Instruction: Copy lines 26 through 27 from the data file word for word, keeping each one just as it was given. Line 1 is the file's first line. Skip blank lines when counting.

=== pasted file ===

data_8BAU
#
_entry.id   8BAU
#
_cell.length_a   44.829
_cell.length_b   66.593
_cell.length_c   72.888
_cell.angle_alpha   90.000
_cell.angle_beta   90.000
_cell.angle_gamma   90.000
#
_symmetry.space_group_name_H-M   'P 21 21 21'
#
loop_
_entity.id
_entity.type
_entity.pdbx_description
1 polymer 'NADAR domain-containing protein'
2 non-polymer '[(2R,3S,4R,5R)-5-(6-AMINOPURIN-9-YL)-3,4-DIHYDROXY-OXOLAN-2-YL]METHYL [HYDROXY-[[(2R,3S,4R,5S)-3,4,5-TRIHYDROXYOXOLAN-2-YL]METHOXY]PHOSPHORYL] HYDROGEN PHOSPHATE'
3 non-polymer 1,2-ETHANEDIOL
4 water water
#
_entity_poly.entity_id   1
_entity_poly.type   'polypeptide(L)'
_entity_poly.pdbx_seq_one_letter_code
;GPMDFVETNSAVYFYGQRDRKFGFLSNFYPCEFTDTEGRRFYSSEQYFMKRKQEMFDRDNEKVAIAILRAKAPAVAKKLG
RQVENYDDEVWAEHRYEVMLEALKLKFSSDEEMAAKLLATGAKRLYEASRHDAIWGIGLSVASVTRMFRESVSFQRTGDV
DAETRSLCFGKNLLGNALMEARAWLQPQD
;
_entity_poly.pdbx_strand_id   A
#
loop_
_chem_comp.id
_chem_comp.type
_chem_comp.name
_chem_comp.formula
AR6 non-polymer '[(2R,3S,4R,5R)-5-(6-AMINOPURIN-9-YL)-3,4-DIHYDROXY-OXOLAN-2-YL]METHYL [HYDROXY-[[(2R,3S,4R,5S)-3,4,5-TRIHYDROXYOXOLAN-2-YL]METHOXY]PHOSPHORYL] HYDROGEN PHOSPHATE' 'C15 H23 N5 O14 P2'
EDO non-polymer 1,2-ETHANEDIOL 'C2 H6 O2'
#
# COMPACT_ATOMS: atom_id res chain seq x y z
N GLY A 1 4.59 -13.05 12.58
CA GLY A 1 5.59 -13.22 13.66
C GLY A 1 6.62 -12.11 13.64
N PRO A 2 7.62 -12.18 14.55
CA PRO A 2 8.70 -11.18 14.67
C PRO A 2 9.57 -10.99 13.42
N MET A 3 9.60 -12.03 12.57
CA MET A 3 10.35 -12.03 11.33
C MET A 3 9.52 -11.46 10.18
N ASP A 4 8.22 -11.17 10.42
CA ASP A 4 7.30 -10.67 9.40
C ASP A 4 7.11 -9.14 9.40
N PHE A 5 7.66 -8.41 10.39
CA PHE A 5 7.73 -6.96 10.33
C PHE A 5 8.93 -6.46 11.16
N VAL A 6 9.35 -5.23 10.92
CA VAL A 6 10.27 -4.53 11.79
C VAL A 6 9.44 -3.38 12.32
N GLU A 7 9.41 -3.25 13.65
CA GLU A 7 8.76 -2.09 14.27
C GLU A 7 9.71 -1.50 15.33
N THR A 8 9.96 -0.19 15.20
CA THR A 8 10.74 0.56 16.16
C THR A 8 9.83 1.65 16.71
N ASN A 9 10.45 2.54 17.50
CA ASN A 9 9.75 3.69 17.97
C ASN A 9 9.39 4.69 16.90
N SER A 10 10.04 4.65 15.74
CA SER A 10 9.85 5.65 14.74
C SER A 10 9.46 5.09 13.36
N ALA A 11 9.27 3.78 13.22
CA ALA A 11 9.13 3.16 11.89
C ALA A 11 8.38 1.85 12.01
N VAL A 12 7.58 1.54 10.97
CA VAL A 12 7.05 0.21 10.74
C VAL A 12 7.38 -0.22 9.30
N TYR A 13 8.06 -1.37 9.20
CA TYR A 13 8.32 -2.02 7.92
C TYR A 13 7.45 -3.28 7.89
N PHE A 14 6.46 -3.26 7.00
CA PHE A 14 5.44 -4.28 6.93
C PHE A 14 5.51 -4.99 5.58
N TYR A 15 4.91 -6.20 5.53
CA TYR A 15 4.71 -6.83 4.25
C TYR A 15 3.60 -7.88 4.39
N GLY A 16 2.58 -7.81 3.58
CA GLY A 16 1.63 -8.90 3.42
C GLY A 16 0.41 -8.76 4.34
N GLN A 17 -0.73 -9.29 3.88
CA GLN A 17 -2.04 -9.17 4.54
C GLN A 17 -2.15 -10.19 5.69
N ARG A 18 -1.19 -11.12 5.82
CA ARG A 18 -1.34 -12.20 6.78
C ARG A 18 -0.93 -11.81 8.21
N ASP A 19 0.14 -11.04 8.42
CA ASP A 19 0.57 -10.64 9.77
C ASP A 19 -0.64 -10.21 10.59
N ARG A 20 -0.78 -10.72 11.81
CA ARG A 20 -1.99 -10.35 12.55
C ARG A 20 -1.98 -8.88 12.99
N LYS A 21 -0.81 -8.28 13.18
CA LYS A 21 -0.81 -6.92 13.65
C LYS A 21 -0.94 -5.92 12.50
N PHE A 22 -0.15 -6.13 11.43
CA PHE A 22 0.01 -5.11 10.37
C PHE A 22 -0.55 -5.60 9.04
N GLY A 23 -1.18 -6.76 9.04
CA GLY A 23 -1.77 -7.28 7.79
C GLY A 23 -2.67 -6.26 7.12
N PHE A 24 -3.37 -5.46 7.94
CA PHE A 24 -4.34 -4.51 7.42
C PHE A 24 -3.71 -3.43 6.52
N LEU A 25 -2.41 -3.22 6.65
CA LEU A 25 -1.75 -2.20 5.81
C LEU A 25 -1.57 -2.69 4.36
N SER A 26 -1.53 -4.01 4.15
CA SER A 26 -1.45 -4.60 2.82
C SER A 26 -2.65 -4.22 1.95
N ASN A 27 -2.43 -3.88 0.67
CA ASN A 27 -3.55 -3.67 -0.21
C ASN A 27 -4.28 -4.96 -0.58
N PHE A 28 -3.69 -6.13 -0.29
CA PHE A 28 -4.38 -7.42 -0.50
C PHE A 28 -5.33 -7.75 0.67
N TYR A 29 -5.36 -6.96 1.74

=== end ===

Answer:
;GPMDFVETNSAVYFYGQRDRKFGFLSNFYPCEFTDTEGRRFYSSEQYFMKRKQEMFDRDNEKVAIAILRAKAPAVAKKLG
RQVENYDDEVWAEHRYEVMLEALKLKFSSDEEMAAKLLATGAKRLYEASRHDAIWGIGLSVASVTRMFRESVSFQRTGDV